BIG|BRAVE continue minimalist take on heaviness, drone with immersive ‘A Gaze Among Them’

Photo by Rachel Cheng

A lot of heavy music is based on more, heavier, fuller. You’re bombarded with sound and riffs, and the whole idea is to make the music sound as devastating as possible. Often that takes a lot of elements to make that come to fruition, but sometimes it’s even more impressive when a band does the opposite.

Canadian trio BIG|BRAVE have made more with less for nearly a decade now, and even since landing with Southern Lord three albums ago, the band has developed a wider audience among many different pockets of folks who like heavy music. They opened a lot of eyes and ears with 2015’s great sophomore record “Au De La” and stellar follow-up in 2017’s “Ardor,” and now they’re back with “A Gaze Among Them,” a five-track album that resets what you expect when you sit down with a heavier record. The band mixes post-rock, drone, and atmospheric doom, and on this album, they let things breathe more and the oxygen envelop their creation. The band—guitarist/vocalist Robin Wattie, guitarist Mathieu Ball (both use a variety of guitar and bass amps), and drummer Loel Campbell—takes a more minimalist approach to these creations, and in doing so, they manage to make this music sound like it developed in the heavens and poured down in black storms that saturate the earth and your body.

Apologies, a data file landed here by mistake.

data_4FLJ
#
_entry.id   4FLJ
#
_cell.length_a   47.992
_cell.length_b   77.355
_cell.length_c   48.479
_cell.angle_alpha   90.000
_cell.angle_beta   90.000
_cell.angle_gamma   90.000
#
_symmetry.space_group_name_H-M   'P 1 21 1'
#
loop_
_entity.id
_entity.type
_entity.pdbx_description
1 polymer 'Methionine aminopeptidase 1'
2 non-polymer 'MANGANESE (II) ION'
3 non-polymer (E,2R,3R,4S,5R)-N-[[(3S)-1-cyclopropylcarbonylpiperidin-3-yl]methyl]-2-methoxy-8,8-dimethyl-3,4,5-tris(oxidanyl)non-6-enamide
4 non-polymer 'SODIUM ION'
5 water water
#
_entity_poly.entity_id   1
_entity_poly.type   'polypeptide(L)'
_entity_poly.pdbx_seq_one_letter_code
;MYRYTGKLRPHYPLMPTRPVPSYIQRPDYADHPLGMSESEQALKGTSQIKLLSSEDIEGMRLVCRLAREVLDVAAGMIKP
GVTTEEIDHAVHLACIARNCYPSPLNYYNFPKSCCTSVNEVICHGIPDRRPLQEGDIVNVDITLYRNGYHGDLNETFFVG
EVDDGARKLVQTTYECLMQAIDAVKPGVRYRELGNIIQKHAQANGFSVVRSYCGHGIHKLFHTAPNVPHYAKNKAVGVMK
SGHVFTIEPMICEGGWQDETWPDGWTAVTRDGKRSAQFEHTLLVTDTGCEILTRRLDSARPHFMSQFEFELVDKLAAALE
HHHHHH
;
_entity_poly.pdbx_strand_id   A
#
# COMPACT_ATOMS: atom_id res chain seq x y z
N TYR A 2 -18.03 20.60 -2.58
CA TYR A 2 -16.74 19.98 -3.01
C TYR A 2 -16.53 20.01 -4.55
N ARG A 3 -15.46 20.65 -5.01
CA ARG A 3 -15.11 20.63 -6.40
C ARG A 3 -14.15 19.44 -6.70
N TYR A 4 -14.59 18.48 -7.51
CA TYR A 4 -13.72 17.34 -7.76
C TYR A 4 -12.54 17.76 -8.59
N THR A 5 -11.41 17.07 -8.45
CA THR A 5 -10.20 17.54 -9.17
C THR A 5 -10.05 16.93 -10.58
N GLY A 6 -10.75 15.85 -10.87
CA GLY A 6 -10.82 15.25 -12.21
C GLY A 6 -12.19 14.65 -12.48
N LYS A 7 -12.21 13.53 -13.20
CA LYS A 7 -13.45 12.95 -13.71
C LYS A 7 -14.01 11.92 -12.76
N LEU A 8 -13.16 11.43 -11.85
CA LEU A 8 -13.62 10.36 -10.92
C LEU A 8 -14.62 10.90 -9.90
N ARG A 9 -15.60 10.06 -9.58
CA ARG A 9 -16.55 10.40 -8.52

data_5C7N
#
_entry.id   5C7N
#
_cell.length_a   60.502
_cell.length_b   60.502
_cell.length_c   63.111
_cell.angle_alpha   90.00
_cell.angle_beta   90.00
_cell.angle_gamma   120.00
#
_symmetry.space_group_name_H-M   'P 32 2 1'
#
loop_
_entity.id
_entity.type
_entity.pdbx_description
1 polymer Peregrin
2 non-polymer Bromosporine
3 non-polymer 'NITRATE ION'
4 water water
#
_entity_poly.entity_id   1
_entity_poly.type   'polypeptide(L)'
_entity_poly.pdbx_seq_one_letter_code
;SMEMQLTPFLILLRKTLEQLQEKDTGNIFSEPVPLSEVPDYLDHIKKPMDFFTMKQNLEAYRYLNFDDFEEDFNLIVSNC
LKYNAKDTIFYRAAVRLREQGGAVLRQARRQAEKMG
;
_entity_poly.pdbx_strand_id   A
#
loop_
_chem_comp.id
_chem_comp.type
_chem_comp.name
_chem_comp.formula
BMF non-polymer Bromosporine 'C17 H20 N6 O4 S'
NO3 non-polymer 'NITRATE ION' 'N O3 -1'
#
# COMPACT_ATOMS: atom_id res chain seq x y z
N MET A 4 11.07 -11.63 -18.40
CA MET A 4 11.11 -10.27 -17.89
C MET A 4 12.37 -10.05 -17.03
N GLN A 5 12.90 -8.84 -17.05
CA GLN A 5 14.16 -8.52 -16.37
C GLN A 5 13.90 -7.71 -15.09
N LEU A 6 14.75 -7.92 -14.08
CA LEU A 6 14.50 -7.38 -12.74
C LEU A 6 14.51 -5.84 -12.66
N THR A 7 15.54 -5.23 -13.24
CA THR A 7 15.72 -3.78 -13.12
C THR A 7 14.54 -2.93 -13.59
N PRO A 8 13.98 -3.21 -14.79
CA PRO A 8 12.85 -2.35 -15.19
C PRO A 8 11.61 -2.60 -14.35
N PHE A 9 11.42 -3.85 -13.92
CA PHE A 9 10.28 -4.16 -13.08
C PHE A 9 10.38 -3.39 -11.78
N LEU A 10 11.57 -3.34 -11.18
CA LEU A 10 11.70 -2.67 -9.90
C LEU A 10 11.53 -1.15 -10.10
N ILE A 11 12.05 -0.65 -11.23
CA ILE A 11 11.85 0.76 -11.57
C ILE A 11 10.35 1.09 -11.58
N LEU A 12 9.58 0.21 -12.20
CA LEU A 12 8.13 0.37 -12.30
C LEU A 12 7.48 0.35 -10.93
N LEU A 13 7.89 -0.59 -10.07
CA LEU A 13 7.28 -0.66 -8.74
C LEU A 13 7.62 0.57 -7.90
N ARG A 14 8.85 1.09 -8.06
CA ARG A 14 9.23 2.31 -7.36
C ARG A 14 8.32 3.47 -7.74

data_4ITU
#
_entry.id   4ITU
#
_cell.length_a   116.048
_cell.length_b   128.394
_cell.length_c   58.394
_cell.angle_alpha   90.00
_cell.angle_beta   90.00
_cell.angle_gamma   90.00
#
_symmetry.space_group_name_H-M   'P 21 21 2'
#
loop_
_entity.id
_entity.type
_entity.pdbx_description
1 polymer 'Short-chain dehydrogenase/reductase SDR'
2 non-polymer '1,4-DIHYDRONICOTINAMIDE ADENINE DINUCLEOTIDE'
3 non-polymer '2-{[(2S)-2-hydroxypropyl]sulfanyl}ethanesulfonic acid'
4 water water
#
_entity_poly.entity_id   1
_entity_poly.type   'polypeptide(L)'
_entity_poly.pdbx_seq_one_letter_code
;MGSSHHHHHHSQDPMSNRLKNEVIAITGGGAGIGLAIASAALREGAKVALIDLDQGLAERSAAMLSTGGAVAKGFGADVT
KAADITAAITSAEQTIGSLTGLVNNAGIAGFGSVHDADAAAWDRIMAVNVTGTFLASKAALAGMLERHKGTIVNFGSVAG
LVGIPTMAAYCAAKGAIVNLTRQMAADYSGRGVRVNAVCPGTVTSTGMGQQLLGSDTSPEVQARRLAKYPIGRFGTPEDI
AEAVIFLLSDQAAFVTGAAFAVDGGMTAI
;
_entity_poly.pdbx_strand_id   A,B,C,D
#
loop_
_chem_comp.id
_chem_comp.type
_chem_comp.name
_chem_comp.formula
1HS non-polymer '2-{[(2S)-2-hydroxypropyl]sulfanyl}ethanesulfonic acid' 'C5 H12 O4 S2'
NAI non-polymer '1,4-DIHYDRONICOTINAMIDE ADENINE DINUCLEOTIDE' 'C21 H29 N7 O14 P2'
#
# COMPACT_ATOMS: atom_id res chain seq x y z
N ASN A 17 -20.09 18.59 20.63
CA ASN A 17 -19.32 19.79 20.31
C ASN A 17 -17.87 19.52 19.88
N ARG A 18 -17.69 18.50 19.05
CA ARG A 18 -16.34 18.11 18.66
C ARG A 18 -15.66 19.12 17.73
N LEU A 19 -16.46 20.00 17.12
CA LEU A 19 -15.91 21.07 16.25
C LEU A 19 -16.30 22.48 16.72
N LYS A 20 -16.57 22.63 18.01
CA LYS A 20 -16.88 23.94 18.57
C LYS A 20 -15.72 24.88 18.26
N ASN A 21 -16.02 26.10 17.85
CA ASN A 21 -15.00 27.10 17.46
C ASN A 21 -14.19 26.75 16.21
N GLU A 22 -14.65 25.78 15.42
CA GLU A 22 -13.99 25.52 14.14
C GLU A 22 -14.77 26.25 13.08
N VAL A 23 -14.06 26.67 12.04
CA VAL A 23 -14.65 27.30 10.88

“Muted Shifting of Space” opens the record with slow drumming, guitars awakening, and everything building into the mix. The track conjures a dream state, as Wattie’s singing bounces over top the din, and the track gets numbing, with her vowing, “You don’t get to continue,” and later more forcefully declaring, “You don’t get to do this.” The pace is calculated, with noises crashing, and the track easing off. “Holding Pattern” has drone ringing in, Wattie’s voice piercing, and the drums picking up, adding to the rumble. “They took the names, all!” Wattie delivers purposefully, while the intensity and volume expand from there. The noise quivers and breaks before drums bask anew, and Wattie yells, “Body and blood!” repeatedly as the track keeps unloading, with the guitars finally stabbing their last.

“Body Individual” hums and foams, with the sounds building a fog wall and the vocals calling out into the mystery. Guitars jolt like lighting through a heavy storm, while the drums flatten the path, and the music lathers. Feedback meets echoed singing, as your eardrums are tested, and then the volume slowly picks up as the vocals push back, and the song slowly disintegrates. “The Deafening Verity” is the shortest song here at 2:56 (nothing else is shorter than 7 minutes), with spacey noises spreading, alien vibes being set, and Wattie’s singing hovering over ghostly, buzzing drone. “Sibling” closes the record as sounds soar and sting, whipping back at you, and burly waves continue to crash down and over the band during the entire song. That’s done while the vocals have a deliberate vibe, the playing keeps pumping, and your senses are beaten and driven into hypnosis while the song gently fades away.

There are many different settings that are perfect for BIG|BRAVE’s music, thought I prefer isolation in dark reflection, letting emotions splash over me and soothing the senses. “A Gaze Among Them” is another strong record from this band that’s been on a steady creative bend, always coming back with something different from the time before. If you haven’t seen this band live yet, definitely change that first chance you get, as the experience is even more immersive. Until then, let this album destroy your expectations of what immersive, emotionally crushing music can be.

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